Tag Archives: July 4th

Freedom to Feel Freely



“…you live with two calendars. One that keeps track of time, while the other stores emotional experiences.” Deborah Serani

Today marks the 8thanniversary of my blog. I posted my first post, a funny story about the common sense of getting exercise titled “The Sense of Walking,” on July 4, 2010.

My friend celebrates the anniversary of her birth every year on Independence Day. We joke that she’s “free” not to count the year as she ages closer to 60.

Another friend’s July 4thanniversary breaks my heart. Her young grandson died five years ago today from an allergic reaction to shellfish.

We remember anniversaries of births, marriages, and occasions like beginning my blog, and also deaths, divorces, and losses that haunt us.


Survivors share about getting past the “firsts” –the first Thanksgiving, the first Christmas, the first birthday of a loved one after they’ve left – all anniversaries, of sorts. Dread escalates the closer we get to the first anniversary of whatever we’re grieving. We’re not sure how we’ll handle emotions we’ve hidden and hoarded for 12 months. We post on Facebook something like, “Once a year, I let myself stay in bed and eat cake and grieve.”

We remember where we were and how we felt when planes crashed into the twin towers on September 11, 2001. We feel it all over again every September 11th because we said, “We will never forget.” We need to know it’s okay to feel it all over again in the spring and in June too, but we seldom mention 9-11 other than on its anniversary.


An anniversary doesn’t have to be a specific date. It may end up being a month or a season when an event took place. The first bin of pumpkins I spot in the produce section reminds me of my daughter’s wedding. It still catches me off guard even though, for the past six years, reminiscing in the grocery store happens around the same time every fall. I forget what I’m shopping for while I remember how I felt helping her choose her dress. How I felt shopping with friends for my mother-of-the-bride outfit. How I felt picking through pumpkins and sunflowers we used to trim the tables for her reception. Why not feel happy like that in February and in the middle of summer?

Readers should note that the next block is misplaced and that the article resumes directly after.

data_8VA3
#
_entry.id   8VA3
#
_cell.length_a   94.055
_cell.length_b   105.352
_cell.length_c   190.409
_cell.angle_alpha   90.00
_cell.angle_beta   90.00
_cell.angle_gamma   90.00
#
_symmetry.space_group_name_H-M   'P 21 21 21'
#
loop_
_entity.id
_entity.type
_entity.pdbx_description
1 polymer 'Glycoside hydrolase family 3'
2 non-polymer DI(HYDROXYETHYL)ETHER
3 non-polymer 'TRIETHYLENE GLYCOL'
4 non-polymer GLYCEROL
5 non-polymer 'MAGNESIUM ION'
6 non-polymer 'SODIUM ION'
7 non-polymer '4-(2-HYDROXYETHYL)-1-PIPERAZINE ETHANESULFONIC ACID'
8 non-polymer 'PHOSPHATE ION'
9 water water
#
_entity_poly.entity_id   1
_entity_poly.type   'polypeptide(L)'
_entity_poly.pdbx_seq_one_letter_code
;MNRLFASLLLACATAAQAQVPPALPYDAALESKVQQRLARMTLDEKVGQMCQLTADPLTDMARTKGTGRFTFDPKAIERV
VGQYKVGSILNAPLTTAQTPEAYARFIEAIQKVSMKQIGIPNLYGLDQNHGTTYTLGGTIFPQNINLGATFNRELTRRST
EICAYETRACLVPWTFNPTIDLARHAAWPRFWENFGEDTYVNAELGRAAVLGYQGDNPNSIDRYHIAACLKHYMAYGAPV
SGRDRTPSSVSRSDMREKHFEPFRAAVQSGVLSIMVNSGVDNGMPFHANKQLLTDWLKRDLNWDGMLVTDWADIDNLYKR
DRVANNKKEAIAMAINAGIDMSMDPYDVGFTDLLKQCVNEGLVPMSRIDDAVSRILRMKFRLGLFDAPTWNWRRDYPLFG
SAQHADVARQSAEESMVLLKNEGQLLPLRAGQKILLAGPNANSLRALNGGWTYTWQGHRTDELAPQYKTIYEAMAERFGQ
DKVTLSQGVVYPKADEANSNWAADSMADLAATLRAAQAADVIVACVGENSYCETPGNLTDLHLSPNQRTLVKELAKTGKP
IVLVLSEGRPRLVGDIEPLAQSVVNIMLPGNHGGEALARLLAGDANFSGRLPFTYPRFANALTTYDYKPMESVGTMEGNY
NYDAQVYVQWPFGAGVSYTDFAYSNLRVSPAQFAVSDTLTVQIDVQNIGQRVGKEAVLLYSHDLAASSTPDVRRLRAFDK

Christmas and Easter are anniversaries in the church. Throughout the year we’re taught remembrance when we take communion, but there’s something more palpable about worship during anniversary services of Jesus’s birth, death, and resurrection. I want to always worship with that intensity.

Today, July 4th, is the anniversary on which we celebrate our country’s freedom. We show off our patriotism by flying flags high and shooting off fireworks into the night. The other 364 days, though, we’re accustomed to containing our patriotism, but why? We could boast like my friend, Kathy, who posts weekly about how much she loves our country. Her dad moved here from Greece, so gratitude for their American citizenship runs deep.